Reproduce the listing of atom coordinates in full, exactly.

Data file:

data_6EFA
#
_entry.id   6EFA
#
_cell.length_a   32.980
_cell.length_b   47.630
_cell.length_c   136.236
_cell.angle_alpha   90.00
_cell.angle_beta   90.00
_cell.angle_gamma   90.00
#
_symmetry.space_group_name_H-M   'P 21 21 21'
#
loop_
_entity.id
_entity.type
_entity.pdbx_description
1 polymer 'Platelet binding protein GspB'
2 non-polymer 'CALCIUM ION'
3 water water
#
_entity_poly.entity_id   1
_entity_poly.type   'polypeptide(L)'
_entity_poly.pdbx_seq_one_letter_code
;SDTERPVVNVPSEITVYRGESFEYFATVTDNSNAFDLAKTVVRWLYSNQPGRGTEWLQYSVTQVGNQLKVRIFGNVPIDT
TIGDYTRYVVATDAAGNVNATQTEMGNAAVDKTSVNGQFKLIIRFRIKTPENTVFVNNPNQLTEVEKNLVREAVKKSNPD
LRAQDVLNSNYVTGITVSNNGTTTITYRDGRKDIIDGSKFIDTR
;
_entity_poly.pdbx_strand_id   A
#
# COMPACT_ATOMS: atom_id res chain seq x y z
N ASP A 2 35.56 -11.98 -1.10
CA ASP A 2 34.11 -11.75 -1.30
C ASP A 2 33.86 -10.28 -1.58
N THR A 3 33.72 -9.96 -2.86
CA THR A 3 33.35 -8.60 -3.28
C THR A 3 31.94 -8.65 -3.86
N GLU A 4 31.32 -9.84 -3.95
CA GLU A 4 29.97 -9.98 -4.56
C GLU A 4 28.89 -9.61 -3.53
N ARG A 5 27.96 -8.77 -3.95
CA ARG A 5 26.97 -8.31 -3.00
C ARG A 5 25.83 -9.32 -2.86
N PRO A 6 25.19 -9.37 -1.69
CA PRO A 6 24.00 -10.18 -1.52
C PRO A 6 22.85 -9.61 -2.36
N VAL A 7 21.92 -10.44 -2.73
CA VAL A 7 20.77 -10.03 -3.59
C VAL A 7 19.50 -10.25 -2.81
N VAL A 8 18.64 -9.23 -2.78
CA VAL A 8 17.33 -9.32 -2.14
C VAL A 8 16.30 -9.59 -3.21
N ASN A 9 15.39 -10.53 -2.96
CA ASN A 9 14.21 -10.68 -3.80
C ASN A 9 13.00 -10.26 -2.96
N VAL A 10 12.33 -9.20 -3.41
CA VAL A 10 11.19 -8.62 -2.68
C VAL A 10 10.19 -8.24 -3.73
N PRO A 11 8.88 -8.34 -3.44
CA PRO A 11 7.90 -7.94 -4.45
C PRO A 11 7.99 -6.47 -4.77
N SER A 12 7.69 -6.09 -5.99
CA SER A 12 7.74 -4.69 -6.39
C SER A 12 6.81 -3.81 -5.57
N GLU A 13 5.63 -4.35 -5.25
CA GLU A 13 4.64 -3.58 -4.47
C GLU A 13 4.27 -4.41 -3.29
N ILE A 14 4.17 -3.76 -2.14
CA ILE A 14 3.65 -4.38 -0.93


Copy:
data_6EFA
#
_entry.id   6EFA
#
_cell.length_a   32.980
_cell.length_b   47.630
_cell.length_c   136.236
_cell.angle_alpha   90.00
_cell.angle_beta   90.00
_cell.angle_gamma   90.00
#
_symmetry.space_group_name_H-M   'P 21 21 21'
#
loop_
_entity.id
_entity.type
_entity.pdbx_description
1 polymer 'Platelet binding protein GspB'
2 non-polymer 'CALCIUM ION'
3 water water
#
_entity_poly.entity_id   1
_entity_poly.type   'polypeptide(L)'
_entity_poly.pdbx_seq_one_letter_code
;SDTERPVVNVPSEITVYRGESFEYFATVTDNSNAFDLAKTVVRWLYSNQPGRGTEWLQYSVTQVGNQLKVRIFGNVPIDT
TIGDYTRYVVATDAAGNVNATQTEMGNAAVDKTSVNGQFKLIIRFRIKTPENTVFVNNPNQLTEVEKNLVREAVKKSNPD
LRAQDVLNSNYVTGITVSNNGTTTITYRDGRKDIIDGSKFIDTR
;
_entity_poly.pdbx_strand_id   A
#
# COMPACT_ATOMS: atom_id res chain seq x y z
N ASP A 2 35.56 -11.98 -1.10
CA ASP A 2 34.11 -11.75 -1.30
C ASP A 2 33.86 -10.28 -1.58
N THR A 3 33.72 -9.96 -2.86
CA THR A 3 33.35 -8.60 -3.28
C THR A 3 31.94 -8.65 -3.86
N GLU A 4 31.32 -9.84 -3.95
CA GLU A 4 29.97 -9.98 -4.56
C GLU A 4 28.89 -9.61 -3.53
N ARG A 5 27.96 -8.77 -3.95
CA ARG A 5 26.97 -8.31 -3.00
C ARG A 5 25.83 -9.32 -2.86
N PRO A 6 25.19 -9.37 -1.69
CA PRO A 6 24.00 -10.18 -1.52
C PRO A 6 22.85 -9.61 -2.36
N VAL A 7 21.92 -10.44 -2.73
CA VAL A 7 20.77 -10.03 -3.59
C VAL A 7 19.50 -10.25 -2.81
N VAL A 8 18.64 -9.23 -2.78
CA VAL A 8 17.33 -9.32 -2.14
C VAL A 8 16.30 -9.59 -3.21
N ASN A 9 15.39 -10.53 -2.96
CA ASN A 9 14.21 -10.68 -3.80
C ASN A 9 13.00 -10.26 -2.96
N VAL A 10 12.33 -9.20 -3.41
CA VAL A 10 11.19 -8.62 -2.68
C VAL A 10 10.19 -8.24 -3.73
N PRO A 11 8.88 -8.34 -3.44
CA PRO A 11 7.90 -7.94 -4.45
C PRO A 11 7.99 -6.47 -4.77
N SER A 12 7.69 -6.09 -5.99
CA SER A 12 7.74 -4.69 -6.39
C SER A 12 6.81 -3.81 -5.57
N GLU A 13 5.63 -4.35 -5.25
CA GLU A 13 4.64 -3.58 -4.47
C GLU A 13 4.27 -4.41 -3.29
N ILE A 14 4.17 -3.76 -2.14
CA ILE A 14 3.65 -4.38 -0.93